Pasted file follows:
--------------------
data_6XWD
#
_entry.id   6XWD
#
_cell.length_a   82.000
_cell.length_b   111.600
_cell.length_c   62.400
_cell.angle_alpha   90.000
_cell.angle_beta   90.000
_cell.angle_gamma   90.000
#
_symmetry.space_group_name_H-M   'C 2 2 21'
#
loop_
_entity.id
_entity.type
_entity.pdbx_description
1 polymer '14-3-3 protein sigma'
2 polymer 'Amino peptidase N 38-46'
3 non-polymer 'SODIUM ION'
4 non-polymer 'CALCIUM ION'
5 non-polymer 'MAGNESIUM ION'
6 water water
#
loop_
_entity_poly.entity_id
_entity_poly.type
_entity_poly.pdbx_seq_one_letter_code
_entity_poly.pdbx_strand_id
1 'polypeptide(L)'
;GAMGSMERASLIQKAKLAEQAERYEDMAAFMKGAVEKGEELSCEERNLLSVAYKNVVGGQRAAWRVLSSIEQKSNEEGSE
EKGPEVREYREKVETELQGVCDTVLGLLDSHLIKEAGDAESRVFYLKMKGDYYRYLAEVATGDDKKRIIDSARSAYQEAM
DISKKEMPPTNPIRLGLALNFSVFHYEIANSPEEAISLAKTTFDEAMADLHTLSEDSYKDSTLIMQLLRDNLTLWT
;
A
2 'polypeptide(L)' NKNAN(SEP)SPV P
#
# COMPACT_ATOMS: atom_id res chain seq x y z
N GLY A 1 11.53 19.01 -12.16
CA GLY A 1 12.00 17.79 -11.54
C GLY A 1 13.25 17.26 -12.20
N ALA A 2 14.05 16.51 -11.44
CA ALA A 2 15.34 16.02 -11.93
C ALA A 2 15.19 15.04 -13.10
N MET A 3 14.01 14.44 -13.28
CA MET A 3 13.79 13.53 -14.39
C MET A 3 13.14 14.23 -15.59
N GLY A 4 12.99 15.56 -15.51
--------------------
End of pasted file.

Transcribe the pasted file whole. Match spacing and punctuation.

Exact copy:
data_6XWD
#
_entry.id   6XWD
#
_cell.length_a   82.000
_cell.length_b   111.600
_cell.length_c   62.400
_cell.angle_alpha   90.000
_cell.angle_beta   90.000
_cell.angle_gamma   90.000
#
_symmetry.space_group_name_H-M   'C 2 2 21'
#
loop_
_entity.id
_entity.type
_entity.pdbx_description
1 polymer '14-3-3 protein sigma'
2 polymer 'Amino peptidase N 38-46'
3 non-polymer 'SODIUM ION'
4 non-polymer 'CALCIUM ION'
5 non-polymer 'MAGNESIUM ION'
6 water water
#
loop_
_entity_poly.entity_id
_entity_poly.type
_entity_poly.pdbx_seq_one_letter_code
_entity_poly.pdbx_strand_id
1 'polypeptide(L)'
;GAMGSMERASLIQKAKLAEQAERYEDMAAFMKGAVEKGEELSCEERNLLSVAYKNVVGGQRAAWRVLSSIEQKSNEEGSE
EKGPEVREYREKVETELQGVCDTVLGLLDSHLIKEAGDAESRVFYLKMKGDYYRYLAEVATGDDKKRIIDSARSAYQEAM
DISKKEMPPTNPIRLGLALNFSVFHYEIANSPEEAISLAKTTFDEAMADLHTLSEDSYKDSTLIMQLLRDNLTLWT
;
A
2 'polypeptide(L)' NKNAN(SEP)SPV P
#
# COMPACT_ATOMS: atom_id res chain seq x y z
N GLY A 1 11.53 19.01 -12.16
CA GLY A 1 12.00 17.79 -11.54
C GLY A 1 13.25 17.26 -12.20
N ALA A 2 14.05 16.51 -11.44
CA ALA A 2 15.34 16.02 -11.93
C ALA A 2 15.19 15.04 -13.10
N MET A 3 14.01 14.44 -13.28
CA MET A 3 13.79 13.53 -14.39
C MET A 3 13.14 14.23 -15.59
N GLY A 4 12.99 15.56 -15.51